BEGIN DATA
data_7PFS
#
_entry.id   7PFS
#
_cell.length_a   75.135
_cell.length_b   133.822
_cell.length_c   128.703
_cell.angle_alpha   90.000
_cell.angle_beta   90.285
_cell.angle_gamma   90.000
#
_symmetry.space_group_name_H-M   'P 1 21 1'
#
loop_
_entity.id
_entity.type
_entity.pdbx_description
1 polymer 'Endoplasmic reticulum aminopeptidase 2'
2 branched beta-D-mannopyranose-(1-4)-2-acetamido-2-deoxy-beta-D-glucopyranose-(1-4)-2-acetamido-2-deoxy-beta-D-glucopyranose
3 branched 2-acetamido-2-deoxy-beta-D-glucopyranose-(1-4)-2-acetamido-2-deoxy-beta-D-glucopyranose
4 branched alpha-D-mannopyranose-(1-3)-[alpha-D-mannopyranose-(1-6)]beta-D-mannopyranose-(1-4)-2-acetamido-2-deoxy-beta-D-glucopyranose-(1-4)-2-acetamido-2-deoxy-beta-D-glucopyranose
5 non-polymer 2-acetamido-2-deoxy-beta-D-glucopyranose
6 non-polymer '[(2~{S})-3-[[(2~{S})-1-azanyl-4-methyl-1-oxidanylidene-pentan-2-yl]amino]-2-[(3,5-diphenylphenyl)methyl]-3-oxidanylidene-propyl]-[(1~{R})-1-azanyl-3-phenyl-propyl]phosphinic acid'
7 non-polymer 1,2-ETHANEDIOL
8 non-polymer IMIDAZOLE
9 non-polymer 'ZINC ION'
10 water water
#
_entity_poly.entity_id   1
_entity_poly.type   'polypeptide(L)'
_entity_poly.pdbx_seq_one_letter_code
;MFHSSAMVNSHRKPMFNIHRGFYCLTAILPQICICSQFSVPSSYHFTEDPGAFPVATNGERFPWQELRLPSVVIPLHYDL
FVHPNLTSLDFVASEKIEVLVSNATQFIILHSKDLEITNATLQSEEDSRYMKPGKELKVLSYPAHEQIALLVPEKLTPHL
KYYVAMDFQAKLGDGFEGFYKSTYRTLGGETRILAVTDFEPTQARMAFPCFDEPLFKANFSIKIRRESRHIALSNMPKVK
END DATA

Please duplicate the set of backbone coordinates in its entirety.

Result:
data_7PFS
#
_entry.id   7PFS
#
_cell.length_a   75.135
_cell.length_b   133.822
_cell.length_c   128.703
_cell.angle_alpha   90.000
_cell.angle_beta   90.285
_cell.angle_gamma   90.000
#
_symmetry.space_group_name_H-M   'P 1 21 1'
#
loop_
_entity.id
_entity.type
_entity.pdbx_description
1 polymer 'Endoplasmic reticulum aminopeptidase 2'
2 branched beta-D-mannopyranose-(1-4)-2-acetamido-2-deoxy-beta-D-glucopyranose-(1-4)-2-acetamido-2-deoxy-beta-D-glucopyranose
3 branched 2-acetamido-2-deoxy-beta-D-glucopyranose-(1-4)-2-acetamido-2-deoxy-beta-D-glucopyranose
4 branched alpha-D-mannopyranose-(1-3)-[alpha-D-mannopyranose-(1-6)]beta-D-mannopyranose-(1-4)-2-acetamido-2-deoxy-beta-D-glucopyranose-(1-4)-2-acetamido-2-deoxy-beta-D-glucopyranose
5 non-polymer 2-acetamido-2-deoxy-beta-D-glucopyranose
6 non-polymer '[(2~{S})-3-[[(2~{S})-1-azanyl-4-methyl-1-oxidanylidene-pentan-2-yl]amino]-2-[(3,5-diphenylphenyl)methyl]-3-oxidanylidene-propyl]-[(1~{R})-1-azanyl-3-phenyl-propyl]phosphinic acid'
7 non-polymer 1,2-ETHANEDIOL
8 non-polymer IMIDAZOLE
9 non-polymer 'ZINC ION'
10 water water
#
_entity_poly.entity_id   1
_entity_poly.type   'polypeptide(L)'
_entity_poly.pdbx_seq_one_letter_code
;MFHSSAMVNSHRKPMFNIHRGFYCLTAILPQICICSQFSVPSSYHFTEDPGAFPVATNGERFPWQELRLPSVVIPLHYDL
FVHPNLTSLDFVASEKIEVLVSNATQFIILHSKDLEITNATLQSEEDSRYMKPGKELKVLSYPAHEQIALLVPEKLTPHL
KYYVAMDFQAKLGDGFEGFYKSTYRTLGGETRILAVTDFEPTQARMAFPCFDEPLFKANFSIKIRRESRHIALSNMPKVK